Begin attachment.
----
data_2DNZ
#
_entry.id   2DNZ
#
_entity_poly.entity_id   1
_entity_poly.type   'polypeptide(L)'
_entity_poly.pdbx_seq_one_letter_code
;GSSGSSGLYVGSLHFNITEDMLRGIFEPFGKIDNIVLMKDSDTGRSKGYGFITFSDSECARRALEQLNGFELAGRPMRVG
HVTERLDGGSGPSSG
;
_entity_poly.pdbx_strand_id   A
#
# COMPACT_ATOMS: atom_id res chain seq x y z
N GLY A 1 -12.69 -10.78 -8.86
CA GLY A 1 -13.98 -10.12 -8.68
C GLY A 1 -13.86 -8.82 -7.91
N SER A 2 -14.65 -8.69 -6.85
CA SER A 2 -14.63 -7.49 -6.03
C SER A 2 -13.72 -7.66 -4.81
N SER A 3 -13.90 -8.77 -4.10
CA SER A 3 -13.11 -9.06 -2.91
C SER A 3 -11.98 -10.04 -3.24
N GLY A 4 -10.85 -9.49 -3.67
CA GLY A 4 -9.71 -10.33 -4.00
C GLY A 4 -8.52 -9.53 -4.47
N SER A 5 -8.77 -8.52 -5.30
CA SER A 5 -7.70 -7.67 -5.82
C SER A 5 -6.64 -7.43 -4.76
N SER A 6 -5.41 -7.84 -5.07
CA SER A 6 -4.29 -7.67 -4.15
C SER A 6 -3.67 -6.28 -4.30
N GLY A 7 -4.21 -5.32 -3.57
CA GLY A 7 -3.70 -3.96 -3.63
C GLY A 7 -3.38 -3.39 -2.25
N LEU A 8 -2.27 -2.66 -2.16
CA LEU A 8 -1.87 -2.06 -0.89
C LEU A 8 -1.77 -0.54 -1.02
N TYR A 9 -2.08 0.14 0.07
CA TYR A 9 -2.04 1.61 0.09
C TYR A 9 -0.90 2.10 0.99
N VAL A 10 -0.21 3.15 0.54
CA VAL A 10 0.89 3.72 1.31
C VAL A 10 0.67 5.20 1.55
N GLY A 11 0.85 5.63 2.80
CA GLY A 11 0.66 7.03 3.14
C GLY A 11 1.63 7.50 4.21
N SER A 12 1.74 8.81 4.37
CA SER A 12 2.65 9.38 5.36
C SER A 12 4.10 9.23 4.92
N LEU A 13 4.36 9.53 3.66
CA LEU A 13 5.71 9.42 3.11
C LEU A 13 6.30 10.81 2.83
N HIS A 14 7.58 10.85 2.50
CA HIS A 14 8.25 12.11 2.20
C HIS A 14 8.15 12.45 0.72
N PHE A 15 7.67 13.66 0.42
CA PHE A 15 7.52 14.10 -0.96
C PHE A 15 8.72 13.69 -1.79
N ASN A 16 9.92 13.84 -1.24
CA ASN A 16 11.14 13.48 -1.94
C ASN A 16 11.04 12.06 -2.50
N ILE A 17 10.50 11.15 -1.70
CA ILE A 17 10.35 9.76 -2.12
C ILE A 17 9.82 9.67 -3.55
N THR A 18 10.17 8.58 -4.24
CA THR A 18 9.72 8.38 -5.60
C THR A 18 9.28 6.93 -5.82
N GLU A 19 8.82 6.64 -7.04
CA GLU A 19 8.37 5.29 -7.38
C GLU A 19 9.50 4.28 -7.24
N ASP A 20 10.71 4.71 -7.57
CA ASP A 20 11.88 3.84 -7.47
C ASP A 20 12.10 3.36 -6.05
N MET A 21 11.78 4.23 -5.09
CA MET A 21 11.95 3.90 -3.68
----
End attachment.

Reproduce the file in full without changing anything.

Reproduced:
data_2DNZ
#
_entry.id   2DNZ
#
_entity_poly.entity_id   1
_entity_poly.type   'polypeptide(L)'
_entity_poly.pdbx_seq_one_letter_code
;GSSGSSGLYVGSLHFNITEDMLRGIFEPFGKIDNIVLMKDSDTGRSKGYGFITFSDSECARRALEQLNGFELAGRPMRVG
HVTERLDGGSGPSSG
;
_entity_poly.pdbx_strand_id   A
#
# COMPACT_ATOMS: atom_id res chain seq x y z
N GLY A 1 -12.69 -10.78 -8.86
CA GLY A 1 -13.98 -10.12 -8.68
C GLY A 1 -13.86 -8.82 -7.91
N SER A 2 -14.65 -8.69 -6.85
CA SER A 2 -14.63 -7.49 -6.03
C SER A 2 -13.72 -7.66 -4.81
N SER A 3 -13.90 -8.77 -4.10
CA SER A 3 -13.11 -9.06 -2.91
C SER A 3 -11.98 -10.04 -3.24
N GLY A 4 -10.85 -9.49 -3.67
CA GLY A 4 -9.71 -10.33 -4.00
C GLY A 4 -8.52 -9.53 -4.47
N SER A 5 -8.77 -8.52 -5.30
CA SER A 5 -7.70 -7.67 -5.82
C SER A 5 -6.64 -7.43 -4.76
N SER A 6 -5.41 -7.84 -5.07
CA SER A 6 -4.29 -7.67 -4.15
C SER A 6 -3.67 -6.28 -4.30
N GLY A 7 -4.21 -5.32 -3.57
CA GLY A 7 -3.70 -3.96 -3.63
C GLY A 7 -3.38 -3.39 -2.25
N LEU A 8 -2.27 -2.66 -2.16
CA LEU A 8 -1.87 -2.06 -0.89
C LEU A 8 -1.77 -0.54 -1.02
N TYR A 9 -2.08 0.14 0.07
CA TYR A 9 -2.04 1.61 0.09
C TYR A 9 -0.90 2.10 0.99
N VAL A 10 -0.21 3.15 0.54
CA VAL A 10 0.89 3.72 1.31
C VAL A 10 0.67 5.20 1.55
N GLY A 11 0.85 5.63 2.80
CA GLY A 11 0.66 7.03 3.14
C GLY A 11 1.63 7.50 4.21
N SER A 12 1.74 8.81 4.37
CA SER A 12 2.65 9.38 5.36
C SER A 12 4.10 9.23 4.92
N LEU A 13 4.36 9.53 3.66
CA LEU A 13 5.71 9.42 3.11
C LEU A 13 6.30 10.81 2.83
N HIS A 14 7.58 10.85 2.50
CA HIS A 14 8.25 12.11 2.20
C HIS A 14 8.15 12.45 0.72
N PHE A 15 7.67 13.66 0.42
CA PHE A 15 7.52 14.10 -0.96
C PHE A 15 8.72 13.69 -1.79
N ASN A 16 9.92 13.84 -1.24
CA ASN A 16 11.14 13.48 -1.94
C ASN A 16 11.04 12.06 -2.50
N ILE A 17 10.50 11.15 -1.70
CA ILE A 17 10.35 9.76 -2.12
C ILE A 17 9.82 9.67 -3.55
N THR A 18 10.17 8.58 -4.24
CA THR A 18 9.72 8.38 -5.60
C THR A 18 9.28 6.93 -5.82
N GLU A 19 8.82 6.64 -7.04
CA GLU A 19 8.37 5.29 -7.38
C GLU A 19 9.50 4.28 -7.24
N ASP A 20 10.71 4.71 -7.57
CA ASP A 20 11.88 3.84 -7.47
C ASP A 20 12.10 3.36 -6.05
N MET A 21 11.78 4.23 -5.09
CA MET A 21 11.95 3.90 -3.68